**Edward Begle** was an American mathematician and educator who was important in developing school mathematics.

- In his thesis Begle started with the concepts of a realization and a partial realization of a finite complex on a space which had been defined by Lefschetz in a 1936 paper.
- Begle gave new definitions of these concepts which allowed him to use other techniques and simplify the study of generalized manifolds.
- Following the award of his doctorate, Begle taught for the year 1940-41 at Princeton.
- In the last mentioned paper, Begle generalised the Vietoris homology theory of compact metric spaces to the bicompact Hausdorff spaces by considering their finite open coverings instead of the metric.
- Out of this grew Begle's elementary calculus text, which was unique at the time in that it contained serious mathematics written not for colleagues but for the students themselves ...
- This textbook was Introductory Calculus, with Analytic Geometry which Begle published in 1954.
- In the reviewer's opinion Begle's book does make such a contribution and should be examined carefully by all instructors of beginning calculus.
- Begle also played major roles in what one might refer to as the 'administration of mathematics.' In 1951 he was elected secretary of the American Mathematical Society and undertook the duties associated with this important position with great diligence for the next six years.
- Begle was offered the position of director of the SMSG which he accepted with enthusiasm.
- The project was based at Yale, where Begle was based, and he was able to quickly bring together many of differing opinions all of which he channelled in a positive way with his skilful chairmanship.
- In 1961 Begle left Yale to become both a professor in the Department of Mathematics and a professor in the School of Education at Stanford University.
- how, you may ask, have we in the UK viewed Professor Begle's achievements as head of that (to us) vast organisation of the School Mathematics Study Group?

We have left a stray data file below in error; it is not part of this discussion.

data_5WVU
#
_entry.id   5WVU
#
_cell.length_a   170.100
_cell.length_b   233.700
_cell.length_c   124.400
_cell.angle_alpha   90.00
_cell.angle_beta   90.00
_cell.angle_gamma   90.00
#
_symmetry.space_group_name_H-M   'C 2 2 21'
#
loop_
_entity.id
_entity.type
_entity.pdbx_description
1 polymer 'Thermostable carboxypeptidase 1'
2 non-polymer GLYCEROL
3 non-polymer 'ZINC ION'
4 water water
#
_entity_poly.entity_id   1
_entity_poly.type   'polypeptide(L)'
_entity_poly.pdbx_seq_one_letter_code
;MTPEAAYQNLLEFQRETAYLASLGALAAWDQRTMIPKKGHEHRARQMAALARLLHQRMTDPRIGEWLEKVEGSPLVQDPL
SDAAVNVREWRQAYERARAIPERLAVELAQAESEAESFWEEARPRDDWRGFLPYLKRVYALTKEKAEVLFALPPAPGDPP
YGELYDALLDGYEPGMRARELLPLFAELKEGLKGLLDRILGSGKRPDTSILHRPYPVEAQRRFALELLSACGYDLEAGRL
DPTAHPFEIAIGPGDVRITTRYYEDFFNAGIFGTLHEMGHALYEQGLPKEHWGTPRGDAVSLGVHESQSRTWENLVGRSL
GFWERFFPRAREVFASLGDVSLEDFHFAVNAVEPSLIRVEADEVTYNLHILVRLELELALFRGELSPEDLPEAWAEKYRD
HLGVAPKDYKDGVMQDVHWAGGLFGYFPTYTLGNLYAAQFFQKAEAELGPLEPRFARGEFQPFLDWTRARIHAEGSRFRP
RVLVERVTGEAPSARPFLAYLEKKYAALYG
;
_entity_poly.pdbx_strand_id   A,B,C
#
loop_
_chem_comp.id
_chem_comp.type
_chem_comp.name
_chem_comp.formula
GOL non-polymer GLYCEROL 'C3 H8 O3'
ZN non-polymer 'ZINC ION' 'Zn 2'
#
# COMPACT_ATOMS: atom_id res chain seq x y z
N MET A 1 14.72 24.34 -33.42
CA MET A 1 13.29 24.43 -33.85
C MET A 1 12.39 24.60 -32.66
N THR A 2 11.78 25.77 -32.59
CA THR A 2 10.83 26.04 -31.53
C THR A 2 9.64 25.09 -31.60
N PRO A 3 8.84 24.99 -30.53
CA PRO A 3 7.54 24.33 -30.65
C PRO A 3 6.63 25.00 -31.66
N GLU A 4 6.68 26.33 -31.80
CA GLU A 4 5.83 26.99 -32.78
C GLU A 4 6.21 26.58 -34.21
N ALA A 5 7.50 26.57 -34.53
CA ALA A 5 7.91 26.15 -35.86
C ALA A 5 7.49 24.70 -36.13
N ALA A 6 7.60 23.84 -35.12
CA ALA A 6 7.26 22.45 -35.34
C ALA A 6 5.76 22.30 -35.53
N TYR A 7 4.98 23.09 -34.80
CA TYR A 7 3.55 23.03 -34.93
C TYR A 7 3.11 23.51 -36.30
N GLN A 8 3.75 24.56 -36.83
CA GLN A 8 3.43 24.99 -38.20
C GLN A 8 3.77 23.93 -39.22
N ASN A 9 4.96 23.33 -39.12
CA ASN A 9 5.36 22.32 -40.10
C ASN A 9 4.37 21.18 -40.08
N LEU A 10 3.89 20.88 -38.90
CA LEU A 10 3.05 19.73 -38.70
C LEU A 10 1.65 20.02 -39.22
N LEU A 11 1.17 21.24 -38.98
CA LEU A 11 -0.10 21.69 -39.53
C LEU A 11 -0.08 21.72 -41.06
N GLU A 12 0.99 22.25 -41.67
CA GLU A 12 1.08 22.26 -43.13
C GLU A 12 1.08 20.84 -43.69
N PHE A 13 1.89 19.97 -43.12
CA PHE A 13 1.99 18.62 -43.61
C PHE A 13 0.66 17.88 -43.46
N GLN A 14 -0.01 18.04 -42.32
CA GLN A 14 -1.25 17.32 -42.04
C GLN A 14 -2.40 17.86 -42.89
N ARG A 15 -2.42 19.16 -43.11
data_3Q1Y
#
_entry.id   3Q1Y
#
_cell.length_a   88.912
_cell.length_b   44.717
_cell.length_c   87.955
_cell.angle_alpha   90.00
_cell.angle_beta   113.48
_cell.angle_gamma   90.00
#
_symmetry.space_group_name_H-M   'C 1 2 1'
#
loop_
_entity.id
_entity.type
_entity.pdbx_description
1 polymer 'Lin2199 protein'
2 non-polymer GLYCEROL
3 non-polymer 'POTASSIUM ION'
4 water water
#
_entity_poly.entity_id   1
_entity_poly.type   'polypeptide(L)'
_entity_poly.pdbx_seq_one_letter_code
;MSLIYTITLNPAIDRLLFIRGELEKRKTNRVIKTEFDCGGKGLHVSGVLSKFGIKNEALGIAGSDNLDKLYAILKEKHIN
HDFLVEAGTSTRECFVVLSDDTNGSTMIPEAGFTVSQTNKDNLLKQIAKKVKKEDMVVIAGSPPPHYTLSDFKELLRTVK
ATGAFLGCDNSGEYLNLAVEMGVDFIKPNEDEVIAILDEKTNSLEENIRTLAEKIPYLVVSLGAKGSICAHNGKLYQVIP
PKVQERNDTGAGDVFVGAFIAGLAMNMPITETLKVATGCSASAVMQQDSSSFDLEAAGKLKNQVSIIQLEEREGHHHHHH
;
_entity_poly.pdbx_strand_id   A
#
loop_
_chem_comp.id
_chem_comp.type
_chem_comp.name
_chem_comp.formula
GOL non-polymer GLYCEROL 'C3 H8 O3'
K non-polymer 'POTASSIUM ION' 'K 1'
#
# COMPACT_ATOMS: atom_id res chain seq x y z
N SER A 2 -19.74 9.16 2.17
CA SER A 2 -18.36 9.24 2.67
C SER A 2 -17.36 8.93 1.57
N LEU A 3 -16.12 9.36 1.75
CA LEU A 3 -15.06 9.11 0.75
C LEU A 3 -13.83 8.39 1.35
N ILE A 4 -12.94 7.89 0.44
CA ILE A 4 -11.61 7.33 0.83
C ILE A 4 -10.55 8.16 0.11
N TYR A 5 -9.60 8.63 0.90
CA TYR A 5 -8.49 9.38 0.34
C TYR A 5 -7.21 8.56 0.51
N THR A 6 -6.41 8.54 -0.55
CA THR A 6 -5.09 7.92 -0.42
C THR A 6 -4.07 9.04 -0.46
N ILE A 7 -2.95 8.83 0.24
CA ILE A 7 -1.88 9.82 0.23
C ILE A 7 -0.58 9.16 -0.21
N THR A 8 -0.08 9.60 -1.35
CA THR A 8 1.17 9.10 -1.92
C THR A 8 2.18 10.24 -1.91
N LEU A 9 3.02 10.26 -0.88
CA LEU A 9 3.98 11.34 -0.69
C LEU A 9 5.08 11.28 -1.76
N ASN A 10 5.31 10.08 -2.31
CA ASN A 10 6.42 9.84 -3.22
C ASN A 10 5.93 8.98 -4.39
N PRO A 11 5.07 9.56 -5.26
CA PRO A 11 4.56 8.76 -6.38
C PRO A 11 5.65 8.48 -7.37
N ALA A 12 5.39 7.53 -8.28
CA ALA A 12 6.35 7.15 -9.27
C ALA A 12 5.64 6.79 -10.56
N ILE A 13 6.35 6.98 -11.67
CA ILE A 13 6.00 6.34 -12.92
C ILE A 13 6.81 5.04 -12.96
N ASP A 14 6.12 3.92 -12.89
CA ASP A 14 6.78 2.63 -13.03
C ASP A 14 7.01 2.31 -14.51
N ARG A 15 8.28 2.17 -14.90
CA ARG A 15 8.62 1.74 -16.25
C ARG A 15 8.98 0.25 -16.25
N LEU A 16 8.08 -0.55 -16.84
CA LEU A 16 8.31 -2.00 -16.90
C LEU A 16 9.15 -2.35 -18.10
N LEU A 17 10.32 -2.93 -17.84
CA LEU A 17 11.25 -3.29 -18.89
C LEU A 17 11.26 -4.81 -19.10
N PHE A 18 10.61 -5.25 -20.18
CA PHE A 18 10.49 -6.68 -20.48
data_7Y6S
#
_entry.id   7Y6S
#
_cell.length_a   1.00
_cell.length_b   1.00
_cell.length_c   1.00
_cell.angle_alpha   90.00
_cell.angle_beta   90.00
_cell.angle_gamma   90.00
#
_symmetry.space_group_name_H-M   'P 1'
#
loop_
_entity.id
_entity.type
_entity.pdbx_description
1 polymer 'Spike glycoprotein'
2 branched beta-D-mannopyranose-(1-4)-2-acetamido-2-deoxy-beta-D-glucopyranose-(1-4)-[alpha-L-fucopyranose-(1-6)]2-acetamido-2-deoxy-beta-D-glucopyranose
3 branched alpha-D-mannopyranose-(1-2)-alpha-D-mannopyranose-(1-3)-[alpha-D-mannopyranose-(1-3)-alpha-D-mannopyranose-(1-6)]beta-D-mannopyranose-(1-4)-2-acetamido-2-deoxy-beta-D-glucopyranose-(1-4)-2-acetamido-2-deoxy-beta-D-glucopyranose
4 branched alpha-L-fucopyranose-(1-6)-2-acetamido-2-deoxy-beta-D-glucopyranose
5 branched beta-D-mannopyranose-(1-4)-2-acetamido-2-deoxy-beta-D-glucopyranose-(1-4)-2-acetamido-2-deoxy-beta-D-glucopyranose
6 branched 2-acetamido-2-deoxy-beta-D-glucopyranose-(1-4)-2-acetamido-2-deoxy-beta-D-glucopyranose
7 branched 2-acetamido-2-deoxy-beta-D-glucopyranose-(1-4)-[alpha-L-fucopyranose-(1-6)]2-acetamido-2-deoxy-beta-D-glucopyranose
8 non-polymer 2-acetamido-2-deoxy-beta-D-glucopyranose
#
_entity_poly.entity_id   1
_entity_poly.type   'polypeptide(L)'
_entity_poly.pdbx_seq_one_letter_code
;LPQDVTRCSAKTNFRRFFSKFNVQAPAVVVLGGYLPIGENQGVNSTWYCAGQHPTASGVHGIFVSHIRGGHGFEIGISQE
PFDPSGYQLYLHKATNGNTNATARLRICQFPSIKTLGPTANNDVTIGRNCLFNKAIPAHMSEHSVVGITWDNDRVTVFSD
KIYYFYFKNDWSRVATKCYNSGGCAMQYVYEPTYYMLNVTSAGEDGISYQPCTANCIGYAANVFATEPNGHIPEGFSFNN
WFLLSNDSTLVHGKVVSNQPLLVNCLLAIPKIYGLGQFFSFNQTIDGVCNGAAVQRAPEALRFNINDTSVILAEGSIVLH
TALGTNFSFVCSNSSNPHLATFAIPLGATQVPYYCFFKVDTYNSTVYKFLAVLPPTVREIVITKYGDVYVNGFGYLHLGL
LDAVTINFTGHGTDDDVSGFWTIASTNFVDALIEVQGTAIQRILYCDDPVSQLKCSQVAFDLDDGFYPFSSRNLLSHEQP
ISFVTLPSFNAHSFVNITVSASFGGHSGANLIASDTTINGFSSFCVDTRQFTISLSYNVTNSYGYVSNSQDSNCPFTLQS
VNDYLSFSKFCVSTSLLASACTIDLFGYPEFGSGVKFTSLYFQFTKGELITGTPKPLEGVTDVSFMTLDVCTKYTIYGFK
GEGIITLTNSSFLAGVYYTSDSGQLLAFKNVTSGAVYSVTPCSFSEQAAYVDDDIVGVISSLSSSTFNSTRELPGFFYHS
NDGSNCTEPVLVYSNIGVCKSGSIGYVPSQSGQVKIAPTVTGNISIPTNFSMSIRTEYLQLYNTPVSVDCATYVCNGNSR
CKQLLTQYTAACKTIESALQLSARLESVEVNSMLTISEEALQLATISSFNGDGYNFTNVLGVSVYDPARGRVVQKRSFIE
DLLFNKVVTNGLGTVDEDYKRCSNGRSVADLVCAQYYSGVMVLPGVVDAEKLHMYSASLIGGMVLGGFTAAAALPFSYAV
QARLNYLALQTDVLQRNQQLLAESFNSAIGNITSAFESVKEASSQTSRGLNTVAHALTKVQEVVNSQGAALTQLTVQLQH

- Among the many notes Begle wrote on mathematical education, let us mention: The School Mathematics Study Group (1958), Comments on a note on "variable" (1961), Remarks on the Memorandum 'On the Mathematics Curriculum of the High School' (1962), A Study of Mathematical Abilities (1962), The Role of Axiomatics and Problem Solving in Mathematics (1967), and SMSG: The first decade (1968).
- Edward Begle was an independent man.
- Begle received many awards for his contributions to mathematical education including election as a fellow of the American Association for the Advancement of Science (1960) and the Award for Distinguished Service to Mathematics made by the Mathematical Association of America (1969).
- The mathematical and scientific part of American life in the middle third of this century may well be judged to have been outstanding; if the history of it is ever properly written, E G Begle's role therein will clearly have an exceptional place.
- Begle died of emphysema at the age of 63 while working on a review of research in mathematics education.

Born 27 November 1914, Saginaw, Michigan, USA. Died 2 March 1978, Palo Alto, California, USA.

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Origin Usa

**Oâ€™Connor, John J; Robertson, Edmund F**: MacTutor History of Mathematics Archive